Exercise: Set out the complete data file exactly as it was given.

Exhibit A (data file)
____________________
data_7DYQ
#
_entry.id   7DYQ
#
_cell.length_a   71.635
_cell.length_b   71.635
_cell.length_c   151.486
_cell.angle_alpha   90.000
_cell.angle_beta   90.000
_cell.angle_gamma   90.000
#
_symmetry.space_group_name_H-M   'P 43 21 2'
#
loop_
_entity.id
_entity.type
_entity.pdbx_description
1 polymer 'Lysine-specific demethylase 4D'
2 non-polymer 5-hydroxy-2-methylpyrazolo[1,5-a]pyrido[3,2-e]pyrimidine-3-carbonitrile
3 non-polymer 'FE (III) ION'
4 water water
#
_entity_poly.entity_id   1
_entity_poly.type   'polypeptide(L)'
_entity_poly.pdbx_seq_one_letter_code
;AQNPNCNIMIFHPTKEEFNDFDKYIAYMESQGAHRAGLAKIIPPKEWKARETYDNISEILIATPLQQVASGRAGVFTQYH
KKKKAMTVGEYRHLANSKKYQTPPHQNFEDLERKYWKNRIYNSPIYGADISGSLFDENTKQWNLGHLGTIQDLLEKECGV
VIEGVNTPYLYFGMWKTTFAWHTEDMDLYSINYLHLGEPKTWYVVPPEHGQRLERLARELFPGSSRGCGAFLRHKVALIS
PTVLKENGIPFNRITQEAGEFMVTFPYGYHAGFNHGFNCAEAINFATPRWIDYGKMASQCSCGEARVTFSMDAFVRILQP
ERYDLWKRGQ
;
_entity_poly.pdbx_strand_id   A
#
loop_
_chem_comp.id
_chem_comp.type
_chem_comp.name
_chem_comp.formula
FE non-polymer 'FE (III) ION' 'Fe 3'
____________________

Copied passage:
data_7DYQ
#
_entry.id   7DYQ
#
_cell.length_a   71.635
_cell.length_b   71.635
_cell.length_c   151.486
_cell.angle_alpha   90.000
_cell.angle_beta   90.000
_cell.angle_gamma   90.000
#
_symmetry.space_group_name_H-M   'P 43 21 2'
#
loop_
_entity.id
_entity.type
_entity.pdbx_description
1 polymer 'Lysine-specific demethylase 4D'
2 non-polymer 5-hydroxy-2-methylpyrazolo[1,5-a]pyrido[3,2-e]pyrimidine-3-carbonitrile
3 non-polymer 'FE (III) ION'
4 water water
#
_entity_poly.entity_id   1
_entity_poly.type   'polypeptide(L)'
_entity_poly.pdbx_seq_one_letter_code
;AQNPNCNIMIFHPTKEEFNDFDKYIAYMESQGAHRAGLAKIIPPKEWKARETYDNISEILIATPLQQVASGRAGVFTQYH
KKKKAMTVGEYRHLANSKKYQTPPHQNFEDLERKYWKNRIYNSPIYGADISGSLFDENTKQWNLGHLGTIQDLLEKECGV
VIEGVNTPYLYFGMWKTTFAWHTEDMDLYSINYLHLGEPKTWYVVPPEHGQRLERLARELFPGSSRGCGAFLRHKVALIS
PTVLKENGIPFNRITQEAGEFMVTFPYGYHAGFNHGFNCAEAINFATPRWIDYGKMASQCSCGEARVTFSMDAFVRILQP
ERYDLWKRGQ
;
_entity_poly.pdbx_strand_id   A
#
loop_
_chem_comp.id
_chem_comp.type
_chem_comp.name
_chem_comp.formula
FE non-polymer 'FE (III) ION' 'Fe 3'